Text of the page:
Bad Advice Wednesday: Why Not Say It? (UCLA Q and A with Pam S.)

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Robert Lowell

Recently writer and professor Shawna Kenney invited me to take part in an online class at the UCLA Extension Writers Program, visiting virtually by way of Blackboard.  Students asked questions, I did my best to answer, and discussion ensued.  I got permission from a number of students to use their questions, and I got permission from myself to use my answers.  First up was T. Locke.  This week, it’s virtual classmate Pam.

Hi Bill,

I really enjoy your book Writing Life Stories. Your easy-speak draws the reader in, and I am grateful for the sample writings from your students in your various chapters, which validate what you are teaching.  The structure of your book really works.

My target audience is not the hot market of today, but the many folks, from young to old, of tomorrow — my own descendants. What I am grappling with is how to leave behind in story the truth of my life spent on earth, whether it be through memoir or fiction short stories.

It’s not like I’m obsessing over the future, but my burning question is:  what do I do with all the planners, journals, letters, and nutso notes on napkins that I have kept since 1972? I can’t figure out what to keep and what to toss, because some of my passionate early writing is rather embarrassing — too much introspection, heated tale-telling of my flawed marriage (with good insights as a result, actually) and sensuous poetry from an emotional love affair I had with a married man later in life.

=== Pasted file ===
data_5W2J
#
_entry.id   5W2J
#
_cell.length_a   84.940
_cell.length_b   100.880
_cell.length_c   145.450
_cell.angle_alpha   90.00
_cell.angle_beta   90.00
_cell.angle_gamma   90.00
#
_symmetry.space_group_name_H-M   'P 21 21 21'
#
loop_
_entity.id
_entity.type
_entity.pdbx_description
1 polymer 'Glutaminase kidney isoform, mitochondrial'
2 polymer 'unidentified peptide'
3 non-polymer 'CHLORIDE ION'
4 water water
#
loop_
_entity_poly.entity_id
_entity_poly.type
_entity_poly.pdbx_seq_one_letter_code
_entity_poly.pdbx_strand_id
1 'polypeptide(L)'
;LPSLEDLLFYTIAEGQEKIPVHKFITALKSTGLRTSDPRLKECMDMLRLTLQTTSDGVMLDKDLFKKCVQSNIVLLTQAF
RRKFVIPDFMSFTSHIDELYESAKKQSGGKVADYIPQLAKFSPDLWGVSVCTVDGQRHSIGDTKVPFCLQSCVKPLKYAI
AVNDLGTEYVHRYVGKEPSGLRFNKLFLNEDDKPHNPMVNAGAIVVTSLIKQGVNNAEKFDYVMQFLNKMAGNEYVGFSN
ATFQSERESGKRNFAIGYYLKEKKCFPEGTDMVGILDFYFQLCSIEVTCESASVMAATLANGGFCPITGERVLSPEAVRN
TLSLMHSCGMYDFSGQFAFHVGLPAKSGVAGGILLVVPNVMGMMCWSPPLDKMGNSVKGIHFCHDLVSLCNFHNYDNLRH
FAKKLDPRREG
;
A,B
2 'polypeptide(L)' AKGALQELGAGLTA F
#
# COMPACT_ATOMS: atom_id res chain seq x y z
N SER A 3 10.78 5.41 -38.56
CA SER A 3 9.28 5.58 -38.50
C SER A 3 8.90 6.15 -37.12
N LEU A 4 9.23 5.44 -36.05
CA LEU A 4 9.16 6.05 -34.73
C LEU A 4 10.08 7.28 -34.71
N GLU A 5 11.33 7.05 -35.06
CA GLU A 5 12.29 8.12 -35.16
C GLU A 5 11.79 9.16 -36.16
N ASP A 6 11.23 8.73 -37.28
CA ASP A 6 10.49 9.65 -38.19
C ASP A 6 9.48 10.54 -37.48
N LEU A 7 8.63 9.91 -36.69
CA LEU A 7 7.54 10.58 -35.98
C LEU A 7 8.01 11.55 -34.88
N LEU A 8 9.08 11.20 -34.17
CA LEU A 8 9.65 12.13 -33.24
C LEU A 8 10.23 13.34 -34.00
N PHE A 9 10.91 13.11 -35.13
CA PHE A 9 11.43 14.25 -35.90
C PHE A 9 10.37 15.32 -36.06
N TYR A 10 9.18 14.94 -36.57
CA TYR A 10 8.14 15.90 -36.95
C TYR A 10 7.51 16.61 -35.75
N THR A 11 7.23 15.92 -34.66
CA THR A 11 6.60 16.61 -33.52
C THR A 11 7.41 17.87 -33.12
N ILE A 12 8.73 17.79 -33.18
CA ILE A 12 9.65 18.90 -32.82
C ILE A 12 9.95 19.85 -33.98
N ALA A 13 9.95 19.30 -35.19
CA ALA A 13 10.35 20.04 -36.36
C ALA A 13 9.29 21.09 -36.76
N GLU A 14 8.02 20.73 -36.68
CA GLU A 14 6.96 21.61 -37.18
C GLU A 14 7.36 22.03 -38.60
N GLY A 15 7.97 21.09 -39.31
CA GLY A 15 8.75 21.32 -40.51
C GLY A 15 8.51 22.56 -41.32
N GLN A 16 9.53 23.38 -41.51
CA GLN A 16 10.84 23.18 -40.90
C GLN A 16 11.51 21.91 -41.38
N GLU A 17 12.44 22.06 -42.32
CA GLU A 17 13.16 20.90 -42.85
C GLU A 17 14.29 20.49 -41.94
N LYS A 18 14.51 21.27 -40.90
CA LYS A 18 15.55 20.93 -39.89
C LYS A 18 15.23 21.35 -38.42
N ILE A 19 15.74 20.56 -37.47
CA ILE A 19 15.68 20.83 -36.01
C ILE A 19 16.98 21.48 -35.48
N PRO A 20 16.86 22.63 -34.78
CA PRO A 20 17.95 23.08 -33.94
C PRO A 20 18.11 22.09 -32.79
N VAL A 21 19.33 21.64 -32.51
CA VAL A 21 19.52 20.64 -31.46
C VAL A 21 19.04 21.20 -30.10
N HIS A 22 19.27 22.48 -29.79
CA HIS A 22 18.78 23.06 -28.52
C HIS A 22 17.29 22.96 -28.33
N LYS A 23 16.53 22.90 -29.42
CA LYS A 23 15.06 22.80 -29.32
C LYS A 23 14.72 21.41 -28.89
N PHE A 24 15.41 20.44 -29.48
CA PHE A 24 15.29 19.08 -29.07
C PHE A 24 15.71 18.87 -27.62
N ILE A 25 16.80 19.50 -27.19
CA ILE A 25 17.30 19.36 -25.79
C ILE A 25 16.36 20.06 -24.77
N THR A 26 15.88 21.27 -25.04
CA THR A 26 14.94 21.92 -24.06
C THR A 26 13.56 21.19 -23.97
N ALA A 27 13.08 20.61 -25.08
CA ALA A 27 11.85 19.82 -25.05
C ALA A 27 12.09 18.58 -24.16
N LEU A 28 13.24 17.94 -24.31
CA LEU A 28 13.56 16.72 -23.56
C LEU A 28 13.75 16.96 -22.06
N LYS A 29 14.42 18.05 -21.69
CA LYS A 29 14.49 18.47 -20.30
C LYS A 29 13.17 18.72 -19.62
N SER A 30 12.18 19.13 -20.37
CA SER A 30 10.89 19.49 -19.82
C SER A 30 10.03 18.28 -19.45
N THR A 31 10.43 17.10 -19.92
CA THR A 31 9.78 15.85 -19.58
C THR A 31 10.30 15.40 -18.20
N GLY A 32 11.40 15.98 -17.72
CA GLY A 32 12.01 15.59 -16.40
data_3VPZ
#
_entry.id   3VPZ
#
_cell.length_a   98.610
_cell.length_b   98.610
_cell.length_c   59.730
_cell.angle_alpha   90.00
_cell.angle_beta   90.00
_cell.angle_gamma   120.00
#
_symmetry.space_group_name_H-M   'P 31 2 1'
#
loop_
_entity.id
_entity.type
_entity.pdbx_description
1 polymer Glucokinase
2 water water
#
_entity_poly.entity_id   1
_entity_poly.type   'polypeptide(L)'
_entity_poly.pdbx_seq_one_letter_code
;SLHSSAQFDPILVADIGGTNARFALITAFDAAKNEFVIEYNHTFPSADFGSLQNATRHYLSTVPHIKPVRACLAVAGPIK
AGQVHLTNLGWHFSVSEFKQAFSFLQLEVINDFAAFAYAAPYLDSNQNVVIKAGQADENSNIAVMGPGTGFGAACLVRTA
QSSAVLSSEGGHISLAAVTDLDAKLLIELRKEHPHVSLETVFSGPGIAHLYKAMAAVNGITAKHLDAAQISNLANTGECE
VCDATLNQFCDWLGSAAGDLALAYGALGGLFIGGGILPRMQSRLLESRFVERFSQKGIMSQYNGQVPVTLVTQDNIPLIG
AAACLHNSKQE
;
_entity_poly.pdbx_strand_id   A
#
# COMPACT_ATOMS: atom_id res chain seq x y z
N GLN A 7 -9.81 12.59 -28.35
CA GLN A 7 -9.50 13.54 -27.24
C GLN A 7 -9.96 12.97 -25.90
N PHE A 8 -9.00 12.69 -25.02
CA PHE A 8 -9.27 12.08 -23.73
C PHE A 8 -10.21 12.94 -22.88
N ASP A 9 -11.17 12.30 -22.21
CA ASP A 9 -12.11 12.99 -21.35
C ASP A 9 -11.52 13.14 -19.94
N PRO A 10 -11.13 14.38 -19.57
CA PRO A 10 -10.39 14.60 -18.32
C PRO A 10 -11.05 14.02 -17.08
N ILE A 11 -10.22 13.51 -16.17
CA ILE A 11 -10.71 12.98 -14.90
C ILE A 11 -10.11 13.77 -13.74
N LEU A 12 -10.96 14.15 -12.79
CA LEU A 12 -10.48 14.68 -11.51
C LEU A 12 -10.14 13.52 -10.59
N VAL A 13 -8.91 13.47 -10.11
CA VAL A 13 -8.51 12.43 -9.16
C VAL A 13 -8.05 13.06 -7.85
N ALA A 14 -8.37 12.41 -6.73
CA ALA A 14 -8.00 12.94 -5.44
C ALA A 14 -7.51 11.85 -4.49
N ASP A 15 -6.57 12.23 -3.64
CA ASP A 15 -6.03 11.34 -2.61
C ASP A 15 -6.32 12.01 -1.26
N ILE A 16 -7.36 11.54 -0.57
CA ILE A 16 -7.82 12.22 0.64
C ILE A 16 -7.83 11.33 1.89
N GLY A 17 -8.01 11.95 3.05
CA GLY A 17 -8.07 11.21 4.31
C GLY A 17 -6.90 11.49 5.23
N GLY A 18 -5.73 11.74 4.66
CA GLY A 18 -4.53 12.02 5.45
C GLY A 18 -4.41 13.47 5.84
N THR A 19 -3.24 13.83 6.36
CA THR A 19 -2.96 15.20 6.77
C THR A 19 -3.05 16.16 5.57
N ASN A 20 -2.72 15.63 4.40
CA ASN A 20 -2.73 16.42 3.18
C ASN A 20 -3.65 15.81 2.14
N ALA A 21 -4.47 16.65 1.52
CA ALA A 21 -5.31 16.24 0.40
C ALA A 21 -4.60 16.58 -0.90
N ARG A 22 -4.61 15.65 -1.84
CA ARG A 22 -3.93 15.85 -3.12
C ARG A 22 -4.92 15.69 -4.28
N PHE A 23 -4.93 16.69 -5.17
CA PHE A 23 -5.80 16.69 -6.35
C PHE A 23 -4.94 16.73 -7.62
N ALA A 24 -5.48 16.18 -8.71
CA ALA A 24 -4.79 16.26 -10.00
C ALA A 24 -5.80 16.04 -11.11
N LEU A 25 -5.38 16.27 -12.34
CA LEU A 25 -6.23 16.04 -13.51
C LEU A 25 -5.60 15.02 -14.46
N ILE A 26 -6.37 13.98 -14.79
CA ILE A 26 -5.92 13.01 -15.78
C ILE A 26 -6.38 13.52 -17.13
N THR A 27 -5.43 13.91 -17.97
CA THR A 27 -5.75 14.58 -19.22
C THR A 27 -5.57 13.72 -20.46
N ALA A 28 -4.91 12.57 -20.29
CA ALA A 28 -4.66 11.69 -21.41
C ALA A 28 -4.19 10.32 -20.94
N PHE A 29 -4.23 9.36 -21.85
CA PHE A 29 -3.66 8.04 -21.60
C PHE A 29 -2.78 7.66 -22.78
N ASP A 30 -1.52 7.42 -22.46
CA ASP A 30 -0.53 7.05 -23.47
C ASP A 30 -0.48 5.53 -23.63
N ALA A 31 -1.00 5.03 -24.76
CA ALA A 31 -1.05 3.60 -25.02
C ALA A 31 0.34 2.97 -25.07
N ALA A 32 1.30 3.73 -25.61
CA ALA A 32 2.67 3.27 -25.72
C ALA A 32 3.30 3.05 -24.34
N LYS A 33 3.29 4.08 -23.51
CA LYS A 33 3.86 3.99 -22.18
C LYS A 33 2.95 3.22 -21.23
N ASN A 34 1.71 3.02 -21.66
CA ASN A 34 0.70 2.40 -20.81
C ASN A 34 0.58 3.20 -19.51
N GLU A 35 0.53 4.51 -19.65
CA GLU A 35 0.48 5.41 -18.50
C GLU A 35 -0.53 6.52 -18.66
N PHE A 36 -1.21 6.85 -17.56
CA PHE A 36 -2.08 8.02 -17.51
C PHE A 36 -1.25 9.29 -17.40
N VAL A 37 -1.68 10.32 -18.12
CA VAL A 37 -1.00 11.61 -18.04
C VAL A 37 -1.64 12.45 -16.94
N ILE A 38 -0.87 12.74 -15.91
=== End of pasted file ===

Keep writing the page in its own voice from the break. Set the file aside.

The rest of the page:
My question is regarding legacy, and if there are boundaries and guidelines (unwritten or else known by wise people) for writing life stories to impact the future.  Is it inauthentic to write under a pen name?

Pam S., UCLA Cert Student

Hi Pam:

I guess you could change your name to Pim S.  Great to write for your descendants, but write for all of us.  And write it true.  While you’re at your desk, only the story matters.  Later, you can shift things if necessary, or change names, whatever you need to do.  But don’t even think about that for one second while you’re working.  For now, it’s yours and yours alone.  And your writing workshop’s, of course.  Learn to trust them, as you must learn to trust readers: they will be compassionate, they will love you, they will understand you.  Because they too are flawed.  And they actually know that affairs and such are fun, and not only trouble.  And of course, we all love to read about trouble and fun.  As for your journals, etc., I’d say put them away.  There are far too many words in there to process.  Write your first drafts without them, with memory alone.  When you have a draft or two, then go back to find useful details and observations and language–now that you know what your story is, and what’s germane.  Because you can’t put a whole life into a book no matter how long the book is.  You must always pick and choose.  The only really valuable legacy is the truth.  As Robert Lowell wrote, “Why not say what happened?”


By Robert Lowell

Those blessèd structures, plot and rhyme—
why are they no help to me now
I want to make
something imagined, not recalled?
I hear the noise of my own voice:
The painter’s vision is not a lens,

it trembles to caress the light.
But sometimes everything I write
with the threadbare art of my eye
seems a snapshot,
lurid, rapid, garish, grouped,
heightened from life,
yet paralyzed by fact.
All’s misalliance.
Yet why not say what happened?
Pray for the grace of accuracy
Vermeer gave to the sun’s illumination
stealing like the tide across a map
to his girl solid with yearning.
We are poor passing facts,
warned by that to give
each figure in the photograph
his living name.

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